Major, Eugene; Hickey, John R.; Kyle, H. Lee; Alton, Bradley M.; Vallette, Brenda J.

1988-01-01

365

Heavy metals in common foodstuff: Daily intake  

SciTech Connect

Lately, toxic effects of some heavy metals (Pb, Cd) as well as desirable ones of some others (Ni, Mn, Zn) have been a field of thorough investigation. The main way of human body fortification in metals is through foodchain depending on the kind and quantity of the consumed food, according to dietary habits. The purpose of this study is the calculation of metals daily intake through common foodstuff of Greek inhabitants. The calculation is based on results from quantitative analysis of Pb, Cd, Ni, Mn, and Zn in common foodstuff from the market of the city of Thessaloniki. The daily food consumption data is derived from three sources: (a) answers to a questionnaire distributed to families of the city of Thessaloniki, (b) nutrition data provided by the Agricultural Bank of Greece and (c) nutrition data according to international bibliography.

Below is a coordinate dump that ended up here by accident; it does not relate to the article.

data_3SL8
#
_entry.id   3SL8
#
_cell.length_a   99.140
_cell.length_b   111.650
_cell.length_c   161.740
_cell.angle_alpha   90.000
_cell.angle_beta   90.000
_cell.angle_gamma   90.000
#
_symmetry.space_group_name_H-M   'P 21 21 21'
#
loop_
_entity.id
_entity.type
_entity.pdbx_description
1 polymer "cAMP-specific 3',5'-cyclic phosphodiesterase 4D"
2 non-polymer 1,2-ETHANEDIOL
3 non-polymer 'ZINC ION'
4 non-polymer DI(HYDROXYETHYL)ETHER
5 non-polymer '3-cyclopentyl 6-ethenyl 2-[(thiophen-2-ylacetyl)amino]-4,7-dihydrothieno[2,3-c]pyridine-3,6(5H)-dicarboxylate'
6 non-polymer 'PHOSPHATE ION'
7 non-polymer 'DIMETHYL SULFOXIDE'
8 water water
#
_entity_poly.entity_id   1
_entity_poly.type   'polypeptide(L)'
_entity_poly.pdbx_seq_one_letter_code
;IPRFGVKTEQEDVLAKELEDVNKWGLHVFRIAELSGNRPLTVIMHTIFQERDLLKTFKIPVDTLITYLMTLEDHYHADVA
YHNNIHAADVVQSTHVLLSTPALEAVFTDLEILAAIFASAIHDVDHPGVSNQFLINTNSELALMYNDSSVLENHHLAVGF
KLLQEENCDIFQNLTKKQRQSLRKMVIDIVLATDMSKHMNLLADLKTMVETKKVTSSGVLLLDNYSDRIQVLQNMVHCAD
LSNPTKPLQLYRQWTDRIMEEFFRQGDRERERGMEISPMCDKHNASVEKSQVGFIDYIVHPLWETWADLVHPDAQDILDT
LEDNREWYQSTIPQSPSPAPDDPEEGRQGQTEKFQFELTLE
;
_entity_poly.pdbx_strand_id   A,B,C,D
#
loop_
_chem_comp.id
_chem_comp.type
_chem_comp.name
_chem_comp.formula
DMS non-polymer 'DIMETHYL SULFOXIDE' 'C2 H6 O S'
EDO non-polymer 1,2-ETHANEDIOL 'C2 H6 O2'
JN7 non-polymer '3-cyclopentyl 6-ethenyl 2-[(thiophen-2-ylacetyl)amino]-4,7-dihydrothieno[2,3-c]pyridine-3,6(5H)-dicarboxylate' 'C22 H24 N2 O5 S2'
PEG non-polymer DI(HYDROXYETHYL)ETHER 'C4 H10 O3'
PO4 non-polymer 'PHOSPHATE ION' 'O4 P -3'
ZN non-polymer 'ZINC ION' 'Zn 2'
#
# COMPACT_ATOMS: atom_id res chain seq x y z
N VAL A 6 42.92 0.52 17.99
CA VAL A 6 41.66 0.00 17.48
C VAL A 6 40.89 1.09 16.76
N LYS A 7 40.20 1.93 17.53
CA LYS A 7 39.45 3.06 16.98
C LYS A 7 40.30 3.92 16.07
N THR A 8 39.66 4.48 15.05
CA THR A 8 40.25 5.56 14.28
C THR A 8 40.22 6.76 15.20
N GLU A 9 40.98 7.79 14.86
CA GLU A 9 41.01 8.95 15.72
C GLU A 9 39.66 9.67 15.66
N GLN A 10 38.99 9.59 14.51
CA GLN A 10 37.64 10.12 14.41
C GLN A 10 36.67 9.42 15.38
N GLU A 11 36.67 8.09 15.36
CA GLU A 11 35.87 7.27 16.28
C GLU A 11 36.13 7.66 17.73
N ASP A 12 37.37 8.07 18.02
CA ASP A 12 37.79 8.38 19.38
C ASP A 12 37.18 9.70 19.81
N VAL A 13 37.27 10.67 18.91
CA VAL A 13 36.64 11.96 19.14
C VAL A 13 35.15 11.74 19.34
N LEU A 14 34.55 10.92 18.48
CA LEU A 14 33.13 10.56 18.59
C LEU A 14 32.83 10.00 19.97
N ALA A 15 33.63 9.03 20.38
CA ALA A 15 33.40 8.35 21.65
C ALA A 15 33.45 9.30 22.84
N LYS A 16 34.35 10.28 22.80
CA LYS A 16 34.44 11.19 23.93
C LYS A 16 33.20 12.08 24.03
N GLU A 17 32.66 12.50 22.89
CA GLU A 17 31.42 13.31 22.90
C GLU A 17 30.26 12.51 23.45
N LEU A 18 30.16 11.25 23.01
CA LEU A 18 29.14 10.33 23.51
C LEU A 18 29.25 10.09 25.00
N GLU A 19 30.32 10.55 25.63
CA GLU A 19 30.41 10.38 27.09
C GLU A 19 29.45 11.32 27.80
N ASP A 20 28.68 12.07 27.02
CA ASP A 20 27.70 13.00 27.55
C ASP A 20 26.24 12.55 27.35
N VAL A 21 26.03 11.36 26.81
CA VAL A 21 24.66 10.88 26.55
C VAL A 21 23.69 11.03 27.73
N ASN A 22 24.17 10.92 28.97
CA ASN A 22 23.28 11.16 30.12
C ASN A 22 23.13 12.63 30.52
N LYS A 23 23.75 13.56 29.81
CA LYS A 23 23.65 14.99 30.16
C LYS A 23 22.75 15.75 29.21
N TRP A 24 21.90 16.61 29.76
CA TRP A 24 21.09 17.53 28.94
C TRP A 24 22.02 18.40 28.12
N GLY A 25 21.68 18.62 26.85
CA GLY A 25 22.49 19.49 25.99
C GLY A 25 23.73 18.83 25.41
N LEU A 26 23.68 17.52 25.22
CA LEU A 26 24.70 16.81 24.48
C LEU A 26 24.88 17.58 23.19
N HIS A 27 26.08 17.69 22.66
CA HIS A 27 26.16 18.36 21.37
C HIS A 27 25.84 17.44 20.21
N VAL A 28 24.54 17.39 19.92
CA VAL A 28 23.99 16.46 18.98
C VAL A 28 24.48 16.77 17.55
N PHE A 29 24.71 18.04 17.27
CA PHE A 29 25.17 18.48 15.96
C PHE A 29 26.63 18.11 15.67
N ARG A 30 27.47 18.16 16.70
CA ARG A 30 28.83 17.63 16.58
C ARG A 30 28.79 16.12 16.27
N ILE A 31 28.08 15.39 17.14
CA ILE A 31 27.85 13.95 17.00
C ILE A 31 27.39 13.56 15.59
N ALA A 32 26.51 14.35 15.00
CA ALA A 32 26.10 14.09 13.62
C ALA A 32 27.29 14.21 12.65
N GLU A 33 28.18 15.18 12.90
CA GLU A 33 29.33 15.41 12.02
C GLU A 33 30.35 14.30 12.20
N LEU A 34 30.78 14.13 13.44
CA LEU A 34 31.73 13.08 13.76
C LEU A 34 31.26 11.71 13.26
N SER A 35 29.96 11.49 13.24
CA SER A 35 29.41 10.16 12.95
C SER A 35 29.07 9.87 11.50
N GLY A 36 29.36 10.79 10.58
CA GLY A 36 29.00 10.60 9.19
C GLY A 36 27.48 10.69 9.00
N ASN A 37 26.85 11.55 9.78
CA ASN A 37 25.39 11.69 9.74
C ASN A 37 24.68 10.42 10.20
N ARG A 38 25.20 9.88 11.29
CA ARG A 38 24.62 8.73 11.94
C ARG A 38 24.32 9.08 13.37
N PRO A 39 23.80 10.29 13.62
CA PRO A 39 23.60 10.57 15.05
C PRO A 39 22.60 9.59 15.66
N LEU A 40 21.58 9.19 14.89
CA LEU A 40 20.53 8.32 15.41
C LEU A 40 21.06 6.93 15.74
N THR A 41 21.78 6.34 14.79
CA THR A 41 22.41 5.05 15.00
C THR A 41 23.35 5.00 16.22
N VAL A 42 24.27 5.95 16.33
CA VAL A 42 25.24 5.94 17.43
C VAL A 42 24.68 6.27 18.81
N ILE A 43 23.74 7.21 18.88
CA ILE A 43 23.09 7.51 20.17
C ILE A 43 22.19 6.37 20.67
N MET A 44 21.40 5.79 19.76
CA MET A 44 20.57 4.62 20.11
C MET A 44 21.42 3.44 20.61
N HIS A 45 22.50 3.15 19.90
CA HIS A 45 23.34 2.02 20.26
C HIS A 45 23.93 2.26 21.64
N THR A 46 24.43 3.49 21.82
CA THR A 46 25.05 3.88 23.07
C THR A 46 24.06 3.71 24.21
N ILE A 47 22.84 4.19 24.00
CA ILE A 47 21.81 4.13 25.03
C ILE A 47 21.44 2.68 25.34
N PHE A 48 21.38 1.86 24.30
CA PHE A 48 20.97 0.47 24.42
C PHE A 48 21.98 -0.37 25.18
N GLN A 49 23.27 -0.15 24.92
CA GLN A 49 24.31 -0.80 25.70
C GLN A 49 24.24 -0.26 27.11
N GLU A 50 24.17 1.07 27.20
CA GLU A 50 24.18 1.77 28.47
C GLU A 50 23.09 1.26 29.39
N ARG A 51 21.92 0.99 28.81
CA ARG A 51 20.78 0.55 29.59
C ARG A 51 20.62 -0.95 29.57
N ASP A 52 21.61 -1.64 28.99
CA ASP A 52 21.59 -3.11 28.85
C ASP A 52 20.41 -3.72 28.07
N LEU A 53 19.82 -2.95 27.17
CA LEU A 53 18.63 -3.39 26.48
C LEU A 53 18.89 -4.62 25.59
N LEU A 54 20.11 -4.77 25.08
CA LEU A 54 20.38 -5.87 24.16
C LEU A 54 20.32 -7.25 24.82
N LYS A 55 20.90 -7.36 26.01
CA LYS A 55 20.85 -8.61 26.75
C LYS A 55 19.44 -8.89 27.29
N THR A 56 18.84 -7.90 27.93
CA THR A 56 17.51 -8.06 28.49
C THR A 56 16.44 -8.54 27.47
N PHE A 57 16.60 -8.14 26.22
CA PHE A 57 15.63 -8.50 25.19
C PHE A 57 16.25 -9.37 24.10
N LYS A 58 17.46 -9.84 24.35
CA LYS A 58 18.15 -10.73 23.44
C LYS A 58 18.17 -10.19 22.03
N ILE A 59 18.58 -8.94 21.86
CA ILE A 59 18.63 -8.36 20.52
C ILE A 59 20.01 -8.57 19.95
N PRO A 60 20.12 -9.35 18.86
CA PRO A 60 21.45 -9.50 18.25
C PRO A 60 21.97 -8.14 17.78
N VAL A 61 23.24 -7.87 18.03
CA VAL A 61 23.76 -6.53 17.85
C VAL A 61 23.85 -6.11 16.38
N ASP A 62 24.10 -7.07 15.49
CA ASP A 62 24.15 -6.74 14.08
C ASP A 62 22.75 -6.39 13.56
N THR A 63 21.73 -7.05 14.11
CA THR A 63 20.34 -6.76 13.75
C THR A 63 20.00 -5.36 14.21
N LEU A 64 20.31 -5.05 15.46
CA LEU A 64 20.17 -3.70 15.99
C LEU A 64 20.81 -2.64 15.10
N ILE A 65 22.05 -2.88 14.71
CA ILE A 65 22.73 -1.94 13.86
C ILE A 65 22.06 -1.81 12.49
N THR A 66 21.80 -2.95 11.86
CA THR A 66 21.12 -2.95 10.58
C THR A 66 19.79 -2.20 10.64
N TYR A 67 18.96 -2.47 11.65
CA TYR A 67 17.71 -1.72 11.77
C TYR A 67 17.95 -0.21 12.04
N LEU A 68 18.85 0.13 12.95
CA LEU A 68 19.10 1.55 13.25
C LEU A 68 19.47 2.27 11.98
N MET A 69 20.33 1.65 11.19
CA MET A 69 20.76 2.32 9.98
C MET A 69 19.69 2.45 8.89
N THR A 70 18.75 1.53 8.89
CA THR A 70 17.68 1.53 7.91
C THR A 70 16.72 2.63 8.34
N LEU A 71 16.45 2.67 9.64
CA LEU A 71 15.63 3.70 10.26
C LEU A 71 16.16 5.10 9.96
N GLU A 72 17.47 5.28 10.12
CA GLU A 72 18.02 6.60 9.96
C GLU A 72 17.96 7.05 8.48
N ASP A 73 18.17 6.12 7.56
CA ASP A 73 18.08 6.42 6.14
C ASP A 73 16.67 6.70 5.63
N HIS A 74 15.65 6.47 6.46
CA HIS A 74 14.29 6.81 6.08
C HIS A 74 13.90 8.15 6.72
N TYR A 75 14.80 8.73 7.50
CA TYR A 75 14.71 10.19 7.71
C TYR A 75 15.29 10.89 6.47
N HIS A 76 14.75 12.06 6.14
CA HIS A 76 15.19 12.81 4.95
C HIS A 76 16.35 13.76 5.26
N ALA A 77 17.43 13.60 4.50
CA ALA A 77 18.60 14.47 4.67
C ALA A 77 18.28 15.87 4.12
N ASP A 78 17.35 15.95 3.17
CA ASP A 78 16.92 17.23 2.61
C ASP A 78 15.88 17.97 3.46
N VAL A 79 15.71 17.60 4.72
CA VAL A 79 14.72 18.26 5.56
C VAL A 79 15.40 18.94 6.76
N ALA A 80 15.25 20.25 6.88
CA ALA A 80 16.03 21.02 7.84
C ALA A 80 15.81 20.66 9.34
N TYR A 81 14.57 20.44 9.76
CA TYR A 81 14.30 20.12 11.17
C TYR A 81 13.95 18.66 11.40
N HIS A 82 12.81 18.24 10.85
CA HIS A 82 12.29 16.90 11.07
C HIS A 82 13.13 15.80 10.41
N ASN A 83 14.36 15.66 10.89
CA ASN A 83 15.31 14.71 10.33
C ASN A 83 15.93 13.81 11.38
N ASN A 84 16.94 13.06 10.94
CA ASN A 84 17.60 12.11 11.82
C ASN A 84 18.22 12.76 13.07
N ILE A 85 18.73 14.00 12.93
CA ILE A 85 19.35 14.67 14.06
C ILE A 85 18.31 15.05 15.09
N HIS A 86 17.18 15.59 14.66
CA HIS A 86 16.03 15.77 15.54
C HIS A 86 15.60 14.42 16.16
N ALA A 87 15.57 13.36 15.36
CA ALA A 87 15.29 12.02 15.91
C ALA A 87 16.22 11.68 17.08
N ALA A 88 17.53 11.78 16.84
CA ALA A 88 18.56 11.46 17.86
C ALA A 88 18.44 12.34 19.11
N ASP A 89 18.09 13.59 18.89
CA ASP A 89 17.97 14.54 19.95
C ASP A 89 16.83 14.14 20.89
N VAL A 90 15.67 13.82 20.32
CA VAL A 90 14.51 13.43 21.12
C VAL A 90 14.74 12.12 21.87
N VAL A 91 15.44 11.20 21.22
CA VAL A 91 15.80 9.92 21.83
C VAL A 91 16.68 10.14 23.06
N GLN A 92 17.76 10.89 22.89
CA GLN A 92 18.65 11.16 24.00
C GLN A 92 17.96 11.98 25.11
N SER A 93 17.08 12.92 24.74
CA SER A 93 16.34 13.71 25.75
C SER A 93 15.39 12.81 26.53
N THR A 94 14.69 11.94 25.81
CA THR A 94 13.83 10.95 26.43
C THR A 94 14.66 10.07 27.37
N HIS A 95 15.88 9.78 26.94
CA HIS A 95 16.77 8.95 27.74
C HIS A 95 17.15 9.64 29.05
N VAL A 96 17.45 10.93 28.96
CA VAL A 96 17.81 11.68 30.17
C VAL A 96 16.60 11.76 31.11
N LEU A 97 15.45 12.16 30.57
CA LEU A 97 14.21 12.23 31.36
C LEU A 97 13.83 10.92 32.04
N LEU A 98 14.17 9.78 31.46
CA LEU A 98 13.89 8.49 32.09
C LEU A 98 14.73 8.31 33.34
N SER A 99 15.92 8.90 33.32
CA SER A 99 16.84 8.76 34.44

Tsoumbaris, P.; Tsoukali-Papadopoulou, H. (Univ. of Thessaloniki (Greece))

1994-07-01

366

Continuous Blood Pressure Monitoring in Daily Life  

NASA Astrophysics Data System (ADS)

Continuous monitoring of blood pressure in daily life could improve early detection of cardiovascular disorders, as well as promoting healthcare. Conventional ambulatory blood pressure monitoring (ABPM) equipment can measure blood pressure at regular intervals for 24 hours, but is limited by long measuring time, low sampling rate, and constrained measuring posture. In this paper, we demonstrate a new method for continuous real-time measurement of blood pressure during daily activities. Our method is based on blood pressure estimation from pulse wave velocity (PWV) calculation, which formula we improved to take into account changes in the inner diameter of blood vessels. Blood pressure estimation results using our new method showed a greater precision of measured data during exercise, and a better accuracy than the conventional PWV method.

Lopez, Guillaume; Shuzo, Masaki; Ushida, Hiroyuki; Hidaka, Keita; Yanagimoto, Shintaro; Imai, Yasushi; Kosaka, Akio; Delaunay, Jean-Jacques; Yamada, Ichiro

367

Microalbuminuria, Kidney Function, and Daily Physical Activity  

PubMed Central